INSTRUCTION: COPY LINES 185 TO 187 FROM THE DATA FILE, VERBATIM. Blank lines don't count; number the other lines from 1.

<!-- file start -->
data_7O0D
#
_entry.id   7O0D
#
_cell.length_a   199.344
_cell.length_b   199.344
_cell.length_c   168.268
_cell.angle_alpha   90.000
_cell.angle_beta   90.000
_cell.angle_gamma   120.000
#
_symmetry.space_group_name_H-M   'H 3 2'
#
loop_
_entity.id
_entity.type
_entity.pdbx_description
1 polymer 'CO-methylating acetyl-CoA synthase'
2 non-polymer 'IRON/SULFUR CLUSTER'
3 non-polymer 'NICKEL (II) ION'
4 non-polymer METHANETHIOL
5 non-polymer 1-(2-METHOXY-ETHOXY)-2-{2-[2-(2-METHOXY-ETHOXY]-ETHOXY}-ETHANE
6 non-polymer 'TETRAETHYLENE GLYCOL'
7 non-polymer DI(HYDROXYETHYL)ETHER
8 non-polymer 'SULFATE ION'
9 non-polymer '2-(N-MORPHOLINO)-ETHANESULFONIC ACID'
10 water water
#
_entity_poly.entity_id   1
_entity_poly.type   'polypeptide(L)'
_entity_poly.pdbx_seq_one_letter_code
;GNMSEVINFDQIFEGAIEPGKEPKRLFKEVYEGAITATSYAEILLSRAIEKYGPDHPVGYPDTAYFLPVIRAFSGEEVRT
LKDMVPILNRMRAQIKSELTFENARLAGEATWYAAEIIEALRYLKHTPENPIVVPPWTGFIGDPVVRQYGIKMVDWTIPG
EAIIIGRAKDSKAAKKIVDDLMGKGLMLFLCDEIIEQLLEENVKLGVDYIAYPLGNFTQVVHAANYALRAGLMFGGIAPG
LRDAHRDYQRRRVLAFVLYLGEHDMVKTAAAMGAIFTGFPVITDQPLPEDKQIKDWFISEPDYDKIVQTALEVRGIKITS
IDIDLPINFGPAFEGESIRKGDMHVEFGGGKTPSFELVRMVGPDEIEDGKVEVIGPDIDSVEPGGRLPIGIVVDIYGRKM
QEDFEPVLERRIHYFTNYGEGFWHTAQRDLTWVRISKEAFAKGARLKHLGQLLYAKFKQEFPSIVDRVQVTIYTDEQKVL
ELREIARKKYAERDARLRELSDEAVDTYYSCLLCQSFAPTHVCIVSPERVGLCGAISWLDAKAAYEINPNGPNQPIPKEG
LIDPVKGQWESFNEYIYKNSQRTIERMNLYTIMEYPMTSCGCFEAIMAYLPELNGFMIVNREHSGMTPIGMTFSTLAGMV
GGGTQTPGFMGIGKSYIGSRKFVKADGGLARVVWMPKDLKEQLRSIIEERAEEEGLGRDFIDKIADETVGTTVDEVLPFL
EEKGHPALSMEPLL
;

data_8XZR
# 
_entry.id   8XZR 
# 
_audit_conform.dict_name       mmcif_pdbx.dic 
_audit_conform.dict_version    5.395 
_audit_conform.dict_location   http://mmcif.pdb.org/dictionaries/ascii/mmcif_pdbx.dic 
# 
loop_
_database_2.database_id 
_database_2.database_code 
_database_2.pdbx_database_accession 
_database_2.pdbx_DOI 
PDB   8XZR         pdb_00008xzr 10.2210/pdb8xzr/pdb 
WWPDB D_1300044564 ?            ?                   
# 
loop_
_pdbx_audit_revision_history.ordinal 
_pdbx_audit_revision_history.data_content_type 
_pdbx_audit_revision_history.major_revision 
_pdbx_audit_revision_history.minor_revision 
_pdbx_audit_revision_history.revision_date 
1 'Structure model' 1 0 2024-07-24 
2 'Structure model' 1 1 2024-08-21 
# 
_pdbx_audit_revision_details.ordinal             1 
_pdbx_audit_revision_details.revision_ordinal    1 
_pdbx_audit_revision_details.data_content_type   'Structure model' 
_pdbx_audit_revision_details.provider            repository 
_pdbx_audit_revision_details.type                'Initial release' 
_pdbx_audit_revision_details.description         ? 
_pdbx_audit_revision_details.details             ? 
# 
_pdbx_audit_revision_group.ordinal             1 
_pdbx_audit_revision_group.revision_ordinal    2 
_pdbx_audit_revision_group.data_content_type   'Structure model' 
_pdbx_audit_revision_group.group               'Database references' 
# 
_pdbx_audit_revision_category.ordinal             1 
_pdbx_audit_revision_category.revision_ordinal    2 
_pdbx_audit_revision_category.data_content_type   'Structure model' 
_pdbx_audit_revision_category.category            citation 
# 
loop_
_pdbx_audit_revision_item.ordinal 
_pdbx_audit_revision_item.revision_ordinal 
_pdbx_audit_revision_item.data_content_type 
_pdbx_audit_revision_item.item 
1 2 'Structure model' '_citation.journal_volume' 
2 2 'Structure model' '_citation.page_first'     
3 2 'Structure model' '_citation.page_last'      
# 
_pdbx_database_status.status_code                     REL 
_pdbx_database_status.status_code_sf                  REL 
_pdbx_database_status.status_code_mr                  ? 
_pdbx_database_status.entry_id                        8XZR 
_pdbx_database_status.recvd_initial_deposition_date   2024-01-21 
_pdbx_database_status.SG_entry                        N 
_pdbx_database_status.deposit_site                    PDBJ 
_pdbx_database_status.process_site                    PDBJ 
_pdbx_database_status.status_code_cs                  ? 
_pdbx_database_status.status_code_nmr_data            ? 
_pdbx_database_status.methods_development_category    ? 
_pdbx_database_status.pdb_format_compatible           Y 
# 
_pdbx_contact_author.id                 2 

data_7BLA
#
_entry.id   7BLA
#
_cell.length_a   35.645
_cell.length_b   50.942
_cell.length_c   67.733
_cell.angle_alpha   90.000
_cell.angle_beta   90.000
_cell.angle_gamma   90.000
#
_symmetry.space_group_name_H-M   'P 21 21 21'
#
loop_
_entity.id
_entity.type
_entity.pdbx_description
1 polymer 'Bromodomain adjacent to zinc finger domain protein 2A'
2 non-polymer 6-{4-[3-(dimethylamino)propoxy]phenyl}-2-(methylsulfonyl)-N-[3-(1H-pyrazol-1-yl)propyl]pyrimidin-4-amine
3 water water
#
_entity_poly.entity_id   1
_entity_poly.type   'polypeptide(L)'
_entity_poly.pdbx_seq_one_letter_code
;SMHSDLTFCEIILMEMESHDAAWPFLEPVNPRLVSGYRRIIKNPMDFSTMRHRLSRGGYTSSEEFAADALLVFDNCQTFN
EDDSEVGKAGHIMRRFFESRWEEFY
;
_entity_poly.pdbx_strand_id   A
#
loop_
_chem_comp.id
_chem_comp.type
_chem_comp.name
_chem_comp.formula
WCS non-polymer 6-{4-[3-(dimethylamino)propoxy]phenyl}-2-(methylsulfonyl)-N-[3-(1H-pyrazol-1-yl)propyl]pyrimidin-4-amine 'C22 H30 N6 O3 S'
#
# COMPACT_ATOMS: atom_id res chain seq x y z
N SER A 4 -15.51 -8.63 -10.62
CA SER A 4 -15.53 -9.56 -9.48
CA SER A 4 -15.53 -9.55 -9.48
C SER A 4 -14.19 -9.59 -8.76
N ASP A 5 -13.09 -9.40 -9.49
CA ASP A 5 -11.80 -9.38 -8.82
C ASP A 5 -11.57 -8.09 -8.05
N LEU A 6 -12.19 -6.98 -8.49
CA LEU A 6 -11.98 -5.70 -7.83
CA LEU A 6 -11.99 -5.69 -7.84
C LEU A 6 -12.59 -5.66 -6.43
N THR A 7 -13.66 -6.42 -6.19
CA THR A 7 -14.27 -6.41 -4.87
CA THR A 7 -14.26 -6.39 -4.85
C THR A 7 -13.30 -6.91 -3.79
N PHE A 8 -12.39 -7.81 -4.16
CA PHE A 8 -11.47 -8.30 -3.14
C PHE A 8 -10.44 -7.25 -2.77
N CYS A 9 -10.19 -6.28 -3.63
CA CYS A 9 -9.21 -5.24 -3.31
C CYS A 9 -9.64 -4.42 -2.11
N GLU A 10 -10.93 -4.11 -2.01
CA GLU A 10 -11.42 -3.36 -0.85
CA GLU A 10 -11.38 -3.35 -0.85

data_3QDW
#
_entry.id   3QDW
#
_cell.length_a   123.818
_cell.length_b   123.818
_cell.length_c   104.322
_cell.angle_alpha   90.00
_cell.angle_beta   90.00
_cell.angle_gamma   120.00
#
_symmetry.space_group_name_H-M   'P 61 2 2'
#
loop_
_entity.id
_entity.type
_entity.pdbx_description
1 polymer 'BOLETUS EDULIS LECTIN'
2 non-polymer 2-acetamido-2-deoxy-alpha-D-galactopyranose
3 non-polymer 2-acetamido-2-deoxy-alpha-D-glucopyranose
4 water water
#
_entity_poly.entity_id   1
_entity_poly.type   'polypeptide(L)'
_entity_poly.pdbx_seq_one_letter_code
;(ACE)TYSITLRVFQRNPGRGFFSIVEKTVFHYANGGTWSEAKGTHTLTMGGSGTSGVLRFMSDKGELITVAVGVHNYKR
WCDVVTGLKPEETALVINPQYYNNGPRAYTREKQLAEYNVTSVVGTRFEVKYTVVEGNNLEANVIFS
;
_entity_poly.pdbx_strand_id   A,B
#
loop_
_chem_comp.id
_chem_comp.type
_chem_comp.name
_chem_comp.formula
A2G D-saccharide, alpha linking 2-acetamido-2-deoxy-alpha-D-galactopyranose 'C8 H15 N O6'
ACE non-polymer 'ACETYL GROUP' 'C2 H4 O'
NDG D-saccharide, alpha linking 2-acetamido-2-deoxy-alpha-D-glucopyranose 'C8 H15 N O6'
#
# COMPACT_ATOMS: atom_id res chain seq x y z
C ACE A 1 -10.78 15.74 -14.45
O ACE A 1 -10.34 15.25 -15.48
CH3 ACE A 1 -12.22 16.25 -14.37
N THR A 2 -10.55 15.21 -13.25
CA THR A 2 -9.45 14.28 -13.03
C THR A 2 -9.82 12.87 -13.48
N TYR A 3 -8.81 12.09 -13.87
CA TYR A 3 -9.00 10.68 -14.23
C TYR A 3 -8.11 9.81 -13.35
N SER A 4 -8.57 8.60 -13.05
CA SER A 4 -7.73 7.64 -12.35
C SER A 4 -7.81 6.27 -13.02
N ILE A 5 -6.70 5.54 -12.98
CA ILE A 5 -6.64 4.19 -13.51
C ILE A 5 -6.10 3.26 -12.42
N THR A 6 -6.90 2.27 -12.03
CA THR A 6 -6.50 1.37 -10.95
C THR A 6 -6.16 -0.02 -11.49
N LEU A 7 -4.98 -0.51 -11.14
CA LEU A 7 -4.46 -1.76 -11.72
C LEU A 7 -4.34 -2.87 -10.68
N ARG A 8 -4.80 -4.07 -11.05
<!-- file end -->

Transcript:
_entity.type
_entity.pdbx_description
1 polymer 'BOLETUS EDULIS LECTIN'